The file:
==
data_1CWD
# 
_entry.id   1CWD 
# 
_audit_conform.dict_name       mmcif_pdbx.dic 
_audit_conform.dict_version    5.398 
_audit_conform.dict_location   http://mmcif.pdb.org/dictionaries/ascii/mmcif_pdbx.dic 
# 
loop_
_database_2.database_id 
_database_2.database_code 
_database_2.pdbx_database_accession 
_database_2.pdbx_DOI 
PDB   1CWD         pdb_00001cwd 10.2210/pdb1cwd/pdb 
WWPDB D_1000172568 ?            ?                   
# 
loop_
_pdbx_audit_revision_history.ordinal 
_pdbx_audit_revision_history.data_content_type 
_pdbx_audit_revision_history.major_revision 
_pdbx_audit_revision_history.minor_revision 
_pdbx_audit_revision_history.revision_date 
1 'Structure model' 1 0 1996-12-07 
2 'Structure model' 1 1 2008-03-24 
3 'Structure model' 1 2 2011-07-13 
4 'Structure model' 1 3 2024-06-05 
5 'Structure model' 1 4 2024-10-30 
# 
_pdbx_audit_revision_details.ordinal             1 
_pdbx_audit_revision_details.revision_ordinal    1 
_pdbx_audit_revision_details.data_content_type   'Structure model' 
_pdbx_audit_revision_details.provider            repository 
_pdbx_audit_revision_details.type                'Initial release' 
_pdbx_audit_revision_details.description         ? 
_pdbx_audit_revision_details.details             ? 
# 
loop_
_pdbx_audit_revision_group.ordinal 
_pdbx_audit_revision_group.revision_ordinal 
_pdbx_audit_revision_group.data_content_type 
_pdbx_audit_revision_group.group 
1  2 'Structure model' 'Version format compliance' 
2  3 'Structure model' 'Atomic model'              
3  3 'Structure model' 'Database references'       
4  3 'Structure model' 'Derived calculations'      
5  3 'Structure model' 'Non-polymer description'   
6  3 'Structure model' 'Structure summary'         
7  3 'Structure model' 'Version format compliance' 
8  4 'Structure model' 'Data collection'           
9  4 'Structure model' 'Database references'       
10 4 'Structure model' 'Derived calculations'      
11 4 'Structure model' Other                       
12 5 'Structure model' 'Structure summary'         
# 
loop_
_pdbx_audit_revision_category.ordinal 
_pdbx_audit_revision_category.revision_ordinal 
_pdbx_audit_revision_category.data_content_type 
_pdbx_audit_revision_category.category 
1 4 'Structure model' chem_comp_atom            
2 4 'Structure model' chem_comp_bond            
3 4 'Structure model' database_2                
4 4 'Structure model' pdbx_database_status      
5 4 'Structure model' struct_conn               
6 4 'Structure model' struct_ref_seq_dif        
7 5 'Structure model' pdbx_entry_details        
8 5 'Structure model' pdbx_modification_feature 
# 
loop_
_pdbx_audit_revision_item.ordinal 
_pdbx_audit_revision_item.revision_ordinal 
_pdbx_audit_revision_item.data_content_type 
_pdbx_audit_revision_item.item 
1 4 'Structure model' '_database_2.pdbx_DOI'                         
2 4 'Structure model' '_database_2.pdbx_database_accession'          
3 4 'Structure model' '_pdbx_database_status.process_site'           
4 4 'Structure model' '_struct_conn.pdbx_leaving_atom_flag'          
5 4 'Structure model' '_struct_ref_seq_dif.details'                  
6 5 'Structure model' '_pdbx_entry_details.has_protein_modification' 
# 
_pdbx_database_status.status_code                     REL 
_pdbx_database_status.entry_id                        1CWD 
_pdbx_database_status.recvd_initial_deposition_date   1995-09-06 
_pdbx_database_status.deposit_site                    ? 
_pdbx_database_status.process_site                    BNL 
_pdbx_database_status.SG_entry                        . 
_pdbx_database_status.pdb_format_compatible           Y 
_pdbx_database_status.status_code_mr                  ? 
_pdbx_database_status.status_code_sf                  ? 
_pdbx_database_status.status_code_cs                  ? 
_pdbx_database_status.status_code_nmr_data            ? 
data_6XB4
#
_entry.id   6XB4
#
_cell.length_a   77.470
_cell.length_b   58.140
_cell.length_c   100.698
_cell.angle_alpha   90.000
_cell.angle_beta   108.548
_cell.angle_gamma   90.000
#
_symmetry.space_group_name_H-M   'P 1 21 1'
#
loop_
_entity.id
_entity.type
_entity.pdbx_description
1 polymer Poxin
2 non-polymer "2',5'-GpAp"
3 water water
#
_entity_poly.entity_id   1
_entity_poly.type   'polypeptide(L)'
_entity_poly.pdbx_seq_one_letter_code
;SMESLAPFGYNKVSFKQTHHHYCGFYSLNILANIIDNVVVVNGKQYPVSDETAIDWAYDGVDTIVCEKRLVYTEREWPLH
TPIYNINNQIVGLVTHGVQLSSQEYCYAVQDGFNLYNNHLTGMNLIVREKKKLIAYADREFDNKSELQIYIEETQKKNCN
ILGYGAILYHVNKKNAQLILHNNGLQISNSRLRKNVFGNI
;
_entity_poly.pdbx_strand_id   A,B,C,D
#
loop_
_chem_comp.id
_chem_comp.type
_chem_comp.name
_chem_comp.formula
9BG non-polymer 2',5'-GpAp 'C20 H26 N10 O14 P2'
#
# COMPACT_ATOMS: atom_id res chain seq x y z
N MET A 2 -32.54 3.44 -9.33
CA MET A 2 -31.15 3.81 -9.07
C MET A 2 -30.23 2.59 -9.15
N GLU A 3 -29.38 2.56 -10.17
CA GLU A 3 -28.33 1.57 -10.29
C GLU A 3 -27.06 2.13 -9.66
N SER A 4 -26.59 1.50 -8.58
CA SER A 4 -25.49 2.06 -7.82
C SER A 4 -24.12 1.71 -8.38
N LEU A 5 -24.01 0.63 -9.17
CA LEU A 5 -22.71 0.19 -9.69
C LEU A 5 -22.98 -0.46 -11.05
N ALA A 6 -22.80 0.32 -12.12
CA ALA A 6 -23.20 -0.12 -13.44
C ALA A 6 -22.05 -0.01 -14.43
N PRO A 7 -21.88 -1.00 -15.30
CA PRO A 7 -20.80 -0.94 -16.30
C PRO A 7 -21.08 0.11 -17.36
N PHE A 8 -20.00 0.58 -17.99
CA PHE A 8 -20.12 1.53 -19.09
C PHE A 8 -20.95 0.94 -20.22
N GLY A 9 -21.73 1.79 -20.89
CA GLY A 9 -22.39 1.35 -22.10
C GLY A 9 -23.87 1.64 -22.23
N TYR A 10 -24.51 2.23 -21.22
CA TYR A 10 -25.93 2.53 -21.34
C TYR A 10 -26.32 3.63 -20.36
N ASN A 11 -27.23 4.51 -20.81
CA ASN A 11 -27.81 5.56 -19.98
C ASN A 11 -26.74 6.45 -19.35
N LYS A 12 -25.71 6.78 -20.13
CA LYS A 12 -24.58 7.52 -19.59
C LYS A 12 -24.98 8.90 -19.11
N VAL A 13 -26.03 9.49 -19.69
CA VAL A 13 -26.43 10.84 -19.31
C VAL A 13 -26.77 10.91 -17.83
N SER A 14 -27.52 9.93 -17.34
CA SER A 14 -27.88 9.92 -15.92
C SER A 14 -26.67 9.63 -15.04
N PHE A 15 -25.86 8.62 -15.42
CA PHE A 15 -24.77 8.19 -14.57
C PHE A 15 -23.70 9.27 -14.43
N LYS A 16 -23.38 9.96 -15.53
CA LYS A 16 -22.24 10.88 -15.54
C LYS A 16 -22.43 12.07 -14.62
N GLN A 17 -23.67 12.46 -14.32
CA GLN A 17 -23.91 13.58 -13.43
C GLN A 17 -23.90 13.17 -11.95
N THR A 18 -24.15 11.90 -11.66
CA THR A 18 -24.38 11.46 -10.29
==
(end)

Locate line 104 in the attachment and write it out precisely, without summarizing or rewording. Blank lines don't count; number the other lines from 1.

#